CA4 – Europa
Ecuadorian pioneer has brought improved eye health and vision care to Special Olympics athletes for over two decades thanks to support of Lions Clubs International Foundation
The city of Cuenca, situated in the Ecuadorian Andes at an elevation exceeding 2500m, is celebrated as a UNESCO World Heritage Site due to its cultural and historical richness. Despite its recognition, many are unaware that Cuenca also holds significant importance in the Special Olympics movement.
This picturesque city staged the inaugural ‘Opening Eyes’ event in South America in 2001, which was also the first international screening supported by the Lions Clubs International Foundation.
The success of this event can be largely attributed to the pioneering efforts of Dr. Carlos Chacón, who played a crucial role in organizing it during his home National Games.
“I was lucky to be selected to the first Opening Eyes program outside USA. The engagement allowed me not only to learn from seasoned professionals but also to actively participate in screening the vision of the Special Olympics athletes. Wth the support of Paul Berman, Sandy Block, Bob Sanet, Susan Cooper and David Evangelista, this volunteering experience reinforced my commitment to being a positive force in their journey to better vision.”
Chacón first embarked on a transformative journey to bring improved eye health and vision care to the global population of individuals with intellectual and developmental disabilities in 1997. Upon accepting the invitation to be trained as a Clinical Director for the Special Olympics Lions Clubs International Foundation Opening Eyes program, he took part in an innovative clinical training program in Sevilla, as part of the Special Olympics Spain National Games, marking the beginning of his impactful involvement.
Two years later, through the leadership of Special Olympics Ecuador, Chacón became the first Clinical Director in Latin America to take the global effort forward.
Chacon expanded his knowledge across his country, including some remote areas. Throughout the following two decades, his dedication remained unwavering. The support of Lions Clubs International Foundation has been instrumental in this journey.
Chacón said: “In the first event, Lions Clubs supported us with volunteers and they have always been ready to collaborate with their volunteers to support us on the days when we need to evaluate the athletes. Many of the volunteers show their vocation to serve regardless of the physical efforts that this task requires.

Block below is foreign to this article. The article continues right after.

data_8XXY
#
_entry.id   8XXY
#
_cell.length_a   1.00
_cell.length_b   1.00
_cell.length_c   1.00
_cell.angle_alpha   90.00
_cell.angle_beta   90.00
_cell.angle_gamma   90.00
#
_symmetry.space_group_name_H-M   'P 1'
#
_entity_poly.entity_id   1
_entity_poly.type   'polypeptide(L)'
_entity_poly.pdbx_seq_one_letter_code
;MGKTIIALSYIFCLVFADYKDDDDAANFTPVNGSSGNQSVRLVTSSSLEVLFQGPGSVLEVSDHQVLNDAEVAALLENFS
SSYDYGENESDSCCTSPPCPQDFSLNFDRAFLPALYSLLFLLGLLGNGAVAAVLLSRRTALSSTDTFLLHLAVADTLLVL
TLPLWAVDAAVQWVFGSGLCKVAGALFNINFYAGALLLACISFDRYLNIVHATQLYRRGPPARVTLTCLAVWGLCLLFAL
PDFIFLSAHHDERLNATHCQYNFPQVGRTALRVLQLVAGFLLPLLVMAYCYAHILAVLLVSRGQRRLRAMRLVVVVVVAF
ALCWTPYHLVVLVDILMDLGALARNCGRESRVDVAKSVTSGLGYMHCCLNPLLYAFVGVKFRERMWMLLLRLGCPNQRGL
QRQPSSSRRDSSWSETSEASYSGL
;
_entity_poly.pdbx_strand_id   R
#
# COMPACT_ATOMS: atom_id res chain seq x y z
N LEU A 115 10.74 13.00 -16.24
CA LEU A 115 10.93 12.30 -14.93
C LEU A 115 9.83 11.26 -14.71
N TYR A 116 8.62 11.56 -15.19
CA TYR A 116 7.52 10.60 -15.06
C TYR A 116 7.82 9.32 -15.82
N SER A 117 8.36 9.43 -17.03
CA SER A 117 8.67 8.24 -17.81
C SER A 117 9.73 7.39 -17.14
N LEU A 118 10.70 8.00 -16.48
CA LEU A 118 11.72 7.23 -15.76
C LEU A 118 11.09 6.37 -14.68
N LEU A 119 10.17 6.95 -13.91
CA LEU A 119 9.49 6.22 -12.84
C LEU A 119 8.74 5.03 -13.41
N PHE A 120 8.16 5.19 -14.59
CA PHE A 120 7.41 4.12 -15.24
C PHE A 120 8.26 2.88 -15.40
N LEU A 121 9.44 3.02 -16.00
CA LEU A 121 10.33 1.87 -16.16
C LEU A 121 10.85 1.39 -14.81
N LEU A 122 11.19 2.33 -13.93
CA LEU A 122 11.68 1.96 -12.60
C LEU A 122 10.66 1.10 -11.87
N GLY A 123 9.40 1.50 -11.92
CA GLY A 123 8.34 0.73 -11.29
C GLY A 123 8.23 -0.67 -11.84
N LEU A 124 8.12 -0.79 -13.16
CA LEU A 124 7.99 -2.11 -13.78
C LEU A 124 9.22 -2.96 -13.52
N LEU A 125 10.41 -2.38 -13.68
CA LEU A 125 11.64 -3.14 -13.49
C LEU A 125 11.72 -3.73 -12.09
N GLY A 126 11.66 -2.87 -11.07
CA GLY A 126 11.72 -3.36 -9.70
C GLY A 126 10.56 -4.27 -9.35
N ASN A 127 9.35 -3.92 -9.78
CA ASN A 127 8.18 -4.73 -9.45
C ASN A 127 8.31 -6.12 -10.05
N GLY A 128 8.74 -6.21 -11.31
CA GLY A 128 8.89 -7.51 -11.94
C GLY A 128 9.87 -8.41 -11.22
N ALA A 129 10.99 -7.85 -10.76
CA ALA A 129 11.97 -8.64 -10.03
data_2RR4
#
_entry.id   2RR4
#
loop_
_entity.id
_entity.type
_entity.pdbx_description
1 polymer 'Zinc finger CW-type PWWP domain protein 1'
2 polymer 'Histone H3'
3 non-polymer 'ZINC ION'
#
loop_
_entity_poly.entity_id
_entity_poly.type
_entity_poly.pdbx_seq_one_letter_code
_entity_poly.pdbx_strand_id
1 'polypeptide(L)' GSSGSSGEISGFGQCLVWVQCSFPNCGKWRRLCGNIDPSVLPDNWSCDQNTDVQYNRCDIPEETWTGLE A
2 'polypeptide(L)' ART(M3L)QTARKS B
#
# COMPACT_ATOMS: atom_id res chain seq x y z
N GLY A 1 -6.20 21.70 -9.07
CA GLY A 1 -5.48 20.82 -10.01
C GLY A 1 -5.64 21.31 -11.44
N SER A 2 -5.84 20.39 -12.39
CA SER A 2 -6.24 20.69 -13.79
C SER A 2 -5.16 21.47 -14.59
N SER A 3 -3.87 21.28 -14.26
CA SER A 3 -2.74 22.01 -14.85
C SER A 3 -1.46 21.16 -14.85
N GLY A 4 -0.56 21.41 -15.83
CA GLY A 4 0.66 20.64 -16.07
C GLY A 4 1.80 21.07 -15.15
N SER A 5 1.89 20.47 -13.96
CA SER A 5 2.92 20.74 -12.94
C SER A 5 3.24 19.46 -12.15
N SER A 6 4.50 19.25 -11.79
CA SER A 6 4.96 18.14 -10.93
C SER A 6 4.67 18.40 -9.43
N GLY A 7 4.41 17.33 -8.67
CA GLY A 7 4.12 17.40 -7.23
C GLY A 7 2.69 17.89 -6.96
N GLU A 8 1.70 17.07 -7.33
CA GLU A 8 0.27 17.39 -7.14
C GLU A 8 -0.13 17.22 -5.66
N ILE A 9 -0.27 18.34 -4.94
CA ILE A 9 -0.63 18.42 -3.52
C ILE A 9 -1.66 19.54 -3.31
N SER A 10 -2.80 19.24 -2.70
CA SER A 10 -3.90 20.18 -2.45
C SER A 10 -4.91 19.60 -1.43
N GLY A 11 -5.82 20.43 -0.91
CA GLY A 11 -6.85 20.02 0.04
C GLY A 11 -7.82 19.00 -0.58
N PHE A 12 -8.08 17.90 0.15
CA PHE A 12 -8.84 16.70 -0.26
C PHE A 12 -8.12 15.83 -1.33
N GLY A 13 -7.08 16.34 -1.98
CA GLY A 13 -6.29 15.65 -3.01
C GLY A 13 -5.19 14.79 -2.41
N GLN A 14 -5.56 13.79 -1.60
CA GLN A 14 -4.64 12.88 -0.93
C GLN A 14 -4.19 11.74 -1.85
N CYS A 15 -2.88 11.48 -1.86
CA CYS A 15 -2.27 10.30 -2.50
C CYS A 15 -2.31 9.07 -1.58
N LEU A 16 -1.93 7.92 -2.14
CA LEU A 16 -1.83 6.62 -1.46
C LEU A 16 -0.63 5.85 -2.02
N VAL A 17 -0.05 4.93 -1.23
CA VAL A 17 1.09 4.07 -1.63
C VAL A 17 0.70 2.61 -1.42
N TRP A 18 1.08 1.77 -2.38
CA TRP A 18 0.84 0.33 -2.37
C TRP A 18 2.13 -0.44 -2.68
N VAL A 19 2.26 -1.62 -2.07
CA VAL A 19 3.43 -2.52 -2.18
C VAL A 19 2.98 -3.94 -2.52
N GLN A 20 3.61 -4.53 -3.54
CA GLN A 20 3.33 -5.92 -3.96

“With respect to their financial support, I believe it was fundamental for the Opening Eyes program to reach many athletes and I believe that this motivated other health areas to do the same; to look for sponsors to help with the solution of athletes’ health problems.”
Since 2003, the Monterrico Norte Lions Club in Lima, Peru, has also been a steadfast partner of Special Olympics and of Chacón, who exported his knowledge to other Latin American countries. They have not only provided volunteers during events but also supported the provision of prescription glasses to athletes at no cost. Their commitment ensures a seamless experience, guaranteeing that athletes receive quality services.
Looking ahead to the Special Olympics Latin American Games 2024 in Asunción, Paraguay, Chacón expresses confidence in the local team’s ability to organize the Opening Eyes program.
Chacón added: “In Asunción, my expectation is to identify new clinical directors for several countries in South America and to be able to replicate this initiative in each of their countries in order to achieve a greater number of athletes.”
As Chacón continues to make strides in vision care for Special Olympics athletes, his legacy always stands as a testament to the power of collaboration and the transformative impact that one individual’s dedication can have on the lives of many.
“As an eye care professional, Opening Eyes has allowed me to develop skills when interacting with people with intellectual disabilities, which you learn very little or nothing about at University. In the human aspect, it is our social responsibility to help many athletes who require our skills to have quality vision in case they need it.”